He didn’t leave idolatrous Israel, but rather he stayed, challenged the minority leadership that had hijacked the OT church, showed others how to do it and after his murder, spread himself far and wide within the lives and hearts of millions of believers.
Its the trouble making leaders who should leave God’s house if they wont humble themselves like servants, washing others feet, laying down their lives daily for others, being the first to be killed, wounded and lose all for Jesus name sake.
So I say, don’t leave until you have tried, even at great personal cost, to help fix what shouldn’t be broken.
There was so much in your remarks that I will probably miss something as I comment on your comment. In general, I agree with a lot of what you have to say, but you didn’t seem to understand where I was coming from as I wrote the post.
I do think most readers here understand that The Church does not refer to a geographical location or an institution, though it is often equated to both.
Here is where I differ with you. My experience and that of many of my acquaintances do not reveal a church or church leaders who are open to questions that threaten their theology, their position, or allow room for a mysterious God. It makes perfect sense when you understand their vested interest in maintaining an organization they believe in, helped to build, and are dependent upon for their position, their job, and personal sense of purpose.
In regard to Jesus, I am not sure how he could have left Israel or why he would want to. Those were his people, but not his only people and he was simply part of that culture. There obviously was no Old Testament church. Jesus was not a reformer of Judaism. He taught and modeled a whole new way of living.
Personally, I wish you would have done a little background reading on the blog, at least, the “about” page because you would have found out that I was a pastor for over twenty years and “have tried, even at great personal cost, to help fix what shouldn’t be broken.”
Lastly, realize that what you were reading was an excerpt of a book meant to encourage people who believe they must leave the church to be true to themselves and Jesus.
Greg, while I think there was an error or two in your comment, I do really appreciate your love of The Church, your love of Jesus, your understanding that the church has been significantly corrupted, and your compassion for those who feel uncomfortable in that environment.
Glen. In fact I had read the about page, and obviously misunderstood then,as still do, why your story would have caused me to think other than I did, and do, about your sentiments regarding the institutional systems.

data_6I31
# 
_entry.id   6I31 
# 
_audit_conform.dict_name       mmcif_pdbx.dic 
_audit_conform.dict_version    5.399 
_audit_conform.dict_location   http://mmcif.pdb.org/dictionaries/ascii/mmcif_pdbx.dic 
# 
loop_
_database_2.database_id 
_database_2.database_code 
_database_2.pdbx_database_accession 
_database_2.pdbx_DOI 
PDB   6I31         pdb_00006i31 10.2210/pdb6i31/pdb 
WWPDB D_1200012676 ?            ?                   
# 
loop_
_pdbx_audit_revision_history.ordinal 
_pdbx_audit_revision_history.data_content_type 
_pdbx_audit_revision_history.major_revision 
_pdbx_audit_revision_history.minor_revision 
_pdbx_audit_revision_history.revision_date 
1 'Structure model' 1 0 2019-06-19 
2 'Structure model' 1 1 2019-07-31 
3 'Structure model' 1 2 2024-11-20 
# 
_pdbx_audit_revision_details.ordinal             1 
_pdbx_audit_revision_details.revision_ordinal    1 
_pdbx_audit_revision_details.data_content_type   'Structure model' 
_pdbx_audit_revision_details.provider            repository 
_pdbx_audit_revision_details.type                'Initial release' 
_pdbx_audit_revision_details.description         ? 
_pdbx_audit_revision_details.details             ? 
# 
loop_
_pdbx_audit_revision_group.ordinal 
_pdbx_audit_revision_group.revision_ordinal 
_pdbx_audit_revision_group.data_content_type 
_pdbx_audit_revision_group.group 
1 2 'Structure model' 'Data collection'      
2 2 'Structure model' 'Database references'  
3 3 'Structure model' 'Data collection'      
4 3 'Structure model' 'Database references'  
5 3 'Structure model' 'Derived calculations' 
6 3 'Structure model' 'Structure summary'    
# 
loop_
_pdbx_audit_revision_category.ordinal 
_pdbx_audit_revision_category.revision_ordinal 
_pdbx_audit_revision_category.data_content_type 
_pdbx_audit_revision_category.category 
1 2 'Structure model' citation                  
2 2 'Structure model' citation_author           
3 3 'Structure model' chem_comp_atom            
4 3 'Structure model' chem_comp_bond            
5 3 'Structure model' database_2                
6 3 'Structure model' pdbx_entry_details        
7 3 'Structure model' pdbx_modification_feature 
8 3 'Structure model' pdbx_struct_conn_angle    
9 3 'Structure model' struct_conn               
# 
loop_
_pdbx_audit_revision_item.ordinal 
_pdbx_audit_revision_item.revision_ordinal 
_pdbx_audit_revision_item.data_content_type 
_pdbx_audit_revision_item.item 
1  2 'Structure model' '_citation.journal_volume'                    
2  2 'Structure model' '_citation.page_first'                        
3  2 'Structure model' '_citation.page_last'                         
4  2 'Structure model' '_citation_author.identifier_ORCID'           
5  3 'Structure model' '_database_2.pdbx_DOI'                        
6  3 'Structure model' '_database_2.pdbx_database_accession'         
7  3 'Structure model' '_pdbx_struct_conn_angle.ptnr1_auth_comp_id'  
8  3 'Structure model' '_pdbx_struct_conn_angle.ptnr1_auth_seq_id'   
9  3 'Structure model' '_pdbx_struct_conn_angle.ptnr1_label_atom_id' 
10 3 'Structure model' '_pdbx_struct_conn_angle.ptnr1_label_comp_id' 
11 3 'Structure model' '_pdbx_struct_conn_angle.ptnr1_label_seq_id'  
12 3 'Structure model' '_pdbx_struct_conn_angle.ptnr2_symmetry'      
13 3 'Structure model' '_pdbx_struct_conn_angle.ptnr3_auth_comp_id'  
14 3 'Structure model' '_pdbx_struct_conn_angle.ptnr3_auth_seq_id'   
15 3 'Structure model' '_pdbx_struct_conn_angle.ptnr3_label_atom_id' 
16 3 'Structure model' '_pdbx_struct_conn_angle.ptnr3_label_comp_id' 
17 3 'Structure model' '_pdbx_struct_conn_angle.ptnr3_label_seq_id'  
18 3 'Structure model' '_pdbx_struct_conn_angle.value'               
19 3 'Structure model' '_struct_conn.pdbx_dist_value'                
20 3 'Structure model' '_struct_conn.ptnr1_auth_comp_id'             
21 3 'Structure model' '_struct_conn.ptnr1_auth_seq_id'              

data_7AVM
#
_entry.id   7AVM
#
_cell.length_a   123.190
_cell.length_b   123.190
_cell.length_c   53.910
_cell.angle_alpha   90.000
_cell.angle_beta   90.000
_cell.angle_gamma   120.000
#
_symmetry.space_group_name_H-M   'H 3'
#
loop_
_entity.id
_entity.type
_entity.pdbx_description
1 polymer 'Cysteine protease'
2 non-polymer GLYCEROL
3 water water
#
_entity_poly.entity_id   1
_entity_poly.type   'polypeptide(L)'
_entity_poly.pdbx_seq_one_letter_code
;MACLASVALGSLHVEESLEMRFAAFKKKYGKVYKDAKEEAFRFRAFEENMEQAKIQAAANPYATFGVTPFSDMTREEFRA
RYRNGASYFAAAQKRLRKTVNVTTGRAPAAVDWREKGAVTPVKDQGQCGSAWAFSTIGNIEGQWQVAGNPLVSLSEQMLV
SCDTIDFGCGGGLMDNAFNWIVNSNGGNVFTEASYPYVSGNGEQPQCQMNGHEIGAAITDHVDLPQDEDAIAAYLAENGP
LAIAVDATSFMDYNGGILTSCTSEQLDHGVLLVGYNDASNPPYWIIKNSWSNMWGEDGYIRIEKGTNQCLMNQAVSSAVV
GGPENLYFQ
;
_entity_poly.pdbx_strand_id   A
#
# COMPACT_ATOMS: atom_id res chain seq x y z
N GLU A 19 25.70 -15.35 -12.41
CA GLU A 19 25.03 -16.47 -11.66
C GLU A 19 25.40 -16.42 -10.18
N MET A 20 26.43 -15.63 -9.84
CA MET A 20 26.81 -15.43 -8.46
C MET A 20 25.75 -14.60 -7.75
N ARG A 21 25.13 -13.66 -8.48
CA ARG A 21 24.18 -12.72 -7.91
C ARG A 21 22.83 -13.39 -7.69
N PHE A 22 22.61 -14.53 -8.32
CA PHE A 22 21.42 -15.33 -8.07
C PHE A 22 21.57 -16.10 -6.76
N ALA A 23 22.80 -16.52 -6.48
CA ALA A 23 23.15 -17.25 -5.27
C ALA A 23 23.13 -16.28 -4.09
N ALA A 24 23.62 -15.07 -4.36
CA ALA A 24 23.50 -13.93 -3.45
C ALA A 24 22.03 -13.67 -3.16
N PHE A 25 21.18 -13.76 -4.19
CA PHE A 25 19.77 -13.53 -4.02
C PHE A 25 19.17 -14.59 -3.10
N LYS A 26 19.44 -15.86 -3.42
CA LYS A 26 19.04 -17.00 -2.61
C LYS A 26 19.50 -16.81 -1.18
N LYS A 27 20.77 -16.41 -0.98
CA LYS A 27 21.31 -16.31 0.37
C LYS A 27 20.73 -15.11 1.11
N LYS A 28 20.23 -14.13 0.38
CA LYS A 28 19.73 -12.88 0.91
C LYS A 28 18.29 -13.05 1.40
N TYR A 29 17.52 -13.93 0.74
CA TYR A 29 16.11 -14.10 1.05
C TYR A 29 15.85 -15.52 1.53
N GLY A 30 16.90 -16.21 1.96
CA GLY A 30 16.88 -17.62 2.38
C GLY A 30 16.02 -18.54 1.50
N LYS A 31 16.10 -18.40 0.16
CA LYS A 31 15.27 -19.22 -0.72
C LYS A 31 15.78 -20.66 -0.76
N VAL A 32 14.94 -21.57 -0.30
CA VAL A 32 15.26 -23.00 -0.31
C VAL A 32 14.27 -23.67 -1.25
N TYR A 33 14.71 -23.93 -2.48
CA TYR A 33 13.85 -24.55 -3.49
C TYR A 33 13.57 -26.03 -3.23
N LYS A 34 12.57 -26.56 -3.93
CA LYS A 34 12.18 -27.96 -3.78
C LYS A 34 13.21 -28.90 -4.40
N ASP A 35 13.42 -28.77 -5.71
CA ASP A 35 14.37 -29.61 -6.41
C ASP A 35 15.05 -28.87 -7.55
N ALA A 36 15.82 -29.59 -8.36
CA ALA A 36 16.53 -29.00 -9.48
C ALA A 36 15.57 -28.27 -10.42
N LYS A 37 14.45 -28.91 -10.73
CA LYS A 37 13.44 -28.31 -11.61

Though I have never been part of a church in the sense most Christians experience today, I have gone thru much pain and rejection at the hand of Christians who thought to do God a favor by cutting me off from fellowship, and I felt a kindredness to your feelings of alone-ness. My only quibble was with the ease with which people leave their churches when they disagree. Clearly, I am misinformed, and am missing the obvious.
Greg – I expect our different assessments of the institutional church come from the fact I was immersed in it for most of my life and you were not. However, we agree on so much. I think we are struggling with the limits of communicating in writing. We would have a an enjoyable conversation while drinking cup of coffee and looking each other in the eye. Thanks for your response.
I suspect u r right. I don’t know much about the
machinantions of institutional churches though many of our friends are embedded in them. Regrettably, Im left to borrow from my long (often frustrating) experience wrestling with increasingly pedantic governments & public schools, to translate and craft constructive dialogue with Christians who share those institutions common philosophical axioms.
I admit the burden to be the peace maker seems to usually fall to me, and in spite of my attempts to transcend minor differences, we rarely get past them. I guess that goes to making my point. Your generous offer of coffee & eye to eye meeting is refreshing. Given the fortunate ubiquity of McDonald’s & their wise choice of quality Aribica coffee, which is my favorite, who knows if someday we can actually do that. Till then, blessings brother.
Greg – Coffee, commiseration, and community. Sounds like a great combination!